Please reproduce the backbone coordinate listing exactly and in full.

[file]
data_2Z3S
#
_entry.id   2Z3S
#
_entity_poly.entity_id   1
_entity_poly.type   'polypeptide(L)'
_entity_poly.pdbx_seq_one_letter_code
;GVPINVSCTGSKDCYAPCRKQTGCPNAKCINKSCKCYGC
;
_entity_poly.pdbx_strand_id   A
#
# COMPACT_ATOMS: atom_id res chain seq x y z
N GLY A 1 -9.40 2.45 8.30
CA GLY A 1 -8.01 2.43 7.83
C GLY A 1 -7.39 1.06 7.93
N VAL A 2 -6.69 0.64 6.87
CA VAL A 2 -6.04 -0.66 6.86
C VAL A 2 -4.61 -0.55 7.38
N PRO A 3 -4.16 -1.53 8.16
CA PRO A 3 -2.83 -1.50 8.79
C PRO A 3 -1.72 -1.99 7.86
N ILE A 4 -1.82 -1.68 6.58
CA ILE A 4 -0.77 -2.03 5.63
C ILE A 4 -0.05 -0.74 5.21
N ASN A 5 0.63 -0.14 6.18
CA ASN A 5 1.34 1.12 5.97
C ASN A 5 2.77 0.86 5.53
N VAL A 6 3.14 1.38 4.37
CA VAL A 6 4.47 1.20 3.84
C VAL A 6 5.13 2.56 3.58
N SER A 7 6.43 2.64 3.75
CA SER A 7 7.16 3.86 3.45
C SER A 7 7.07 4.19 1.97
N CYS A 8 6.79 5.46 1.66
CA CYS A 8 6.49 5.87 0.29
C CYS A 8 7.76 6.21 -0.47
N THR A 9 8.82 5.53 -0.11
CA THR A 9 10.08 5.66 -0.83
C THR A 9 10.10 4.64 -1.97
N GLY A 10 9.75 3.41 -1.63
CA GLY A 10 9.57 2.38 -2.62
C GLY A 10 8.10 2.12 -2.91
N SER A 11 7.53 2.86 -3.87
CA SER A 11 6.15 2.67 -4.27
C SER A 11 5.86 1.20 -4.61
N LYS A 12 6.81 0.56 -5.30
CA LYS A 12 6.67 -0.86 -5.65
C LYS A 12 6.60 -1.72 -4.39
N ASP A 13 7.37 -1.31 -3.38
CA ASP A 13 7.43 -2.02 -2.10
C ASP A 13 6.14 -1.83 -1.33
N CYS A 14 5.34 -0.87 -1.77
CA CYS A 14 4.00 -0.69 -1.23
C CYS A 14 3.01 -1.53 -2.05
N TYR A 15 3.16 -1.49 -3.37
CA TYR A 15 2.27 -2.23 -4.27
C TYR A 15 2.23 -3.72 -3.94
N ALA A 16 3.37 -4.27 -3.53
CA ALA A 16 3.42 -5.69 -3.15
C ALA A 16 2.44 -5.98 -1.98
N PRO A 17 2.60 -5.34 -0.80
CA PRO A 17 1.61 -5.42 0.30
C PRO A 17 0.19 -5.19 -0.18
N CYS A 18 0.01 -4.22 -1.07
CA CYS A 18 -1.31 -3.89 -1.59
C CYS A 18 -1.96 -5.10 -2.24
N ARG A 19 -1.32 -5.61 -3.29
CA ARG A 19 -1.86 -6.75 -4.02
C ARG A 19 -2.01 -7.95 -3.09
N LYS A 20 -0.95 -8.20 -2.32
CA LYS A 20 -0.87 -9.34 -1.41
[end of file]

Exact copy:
data_2Z3S
#
_entry.id   2Z3S
#
_entity_poly.entity_id   1
_entity_poly.type   'polypeptide(L)'
_entity_poly.pdbx_seq_one_letter_code
;GVPINVSCTGSKDCYAPCRKQTGCPNAKCINKSCKCYGC
;
_entity_poly.pdbx_strand_id   A
#
# COMPACT_ATOMS: atom_id res chain seq x y z
N GLY A 1 -9.40 2.45 8.30
CA GLY A 1 -8.01 2.43 7.83
C GLY A 1 -7.39 1.06 7.93
N VAL A 2 -6.69 0.64 6.87
CA VAL A 2 -6.04 -0.66 6.86
C VAL A 2 -4.61 -0.55 7.38
N PRO A 3 -4.16 -1.53 8.16
CA PRO A 3 -2.83 -1.50 8.79
C PRO A 3 -1.72 -1.99 7.86
N ILE A 4 -1.82 -1.68 6.58
CA ILE A 4 -0.77 -2.03 5.63
C ILE A 4 -0.05 -0.74 5.21
N ASN A 5 0.63 -0.14 6.18
CA ASN A 5 1.34 1.12 5.97
C ASN A 5 2.77 0.86 5.53
N VAL A 6 3.14 1.38 4.37
CA VAL A 6 4.47 1.20 3.84
C VAL A 6 5.13 2.56 3.58
N SER A 7 6.43 2.64 3.75
CA SER A 7 7.16 3.86 3.45
C SER A 7 7.07 4.19 1.97
N CYS A 8 6.79 5.46 1.66
CA CYS A 8 6.49 5.87 0.29
C CYS A 8 7.76 6.21 -0.47
N THR A 9 8.82 5.53 -0.11
CA THR A 9 10.08 5.66 -0.83
C THR A 9 10.10 4.64 -1.97
N GLY A 10 9.75 3.41 -1.63
CA GLY A 10 9.57 2.38 -2.62
C GLY A 10 8.10 2.12 -2.91
N SER A 11 7.53 2.86 -3.87
CA SER A 11 6.15 2.67 -4.27
C SER A 11 5.86 1.20 -4.61
N LYS A 12 6.81 0.56 -5.30
CA LYS A 12 6.67 -0.86 -5.65
C LYS A 12 6.60 -1.72 -4.39
N ASP A 13 7.37 -1.31 -3.38
CA ASP A 13 7.43 -2.02 -2.10
C ASP A 13 6.14 -1.83 -1.33
N CYS A 14 5.34 -0.87 -1.77
CA CYS A 14 4.00 -0.69 -1.23
C CYS A 14 3.01 -1.53 -2.05
N TYR A 15 3.16 -1.49 -3.37
CA TYR A 15 2.27 -2.23 -4.27
C TYR A 15 2.23 -3.72 -3.94
N ALA A 16 3.37 -4.27 -3.53
CA ALA A 16 3.42 -5.69 -3.15
C ALA A 16 2.44 -5.98 -1.98
N PRO A 17 2.60 -5.34 -0.80
CA PRO A 17 1.61 -5.42 0.30
C PRO A 17 0.19 -5.19 -0.18
N CYS A 18 0.01 -4.22 -1.07
CA CYS A 18 -1.31 -3.89 -1.59
C CYS A 18 -1.96 -5.10 -2.24
N ARG A 19 -1.32 -5.61 -3.29
CA ARG A 19 -1.86 -6.75 -4.02
C ARG A 19 -2.01 -7.95 -3.09
N LYS A 20 -0.95 -8.20 -2.32
CA LYS A 20 -0.87 -9.34 -1.41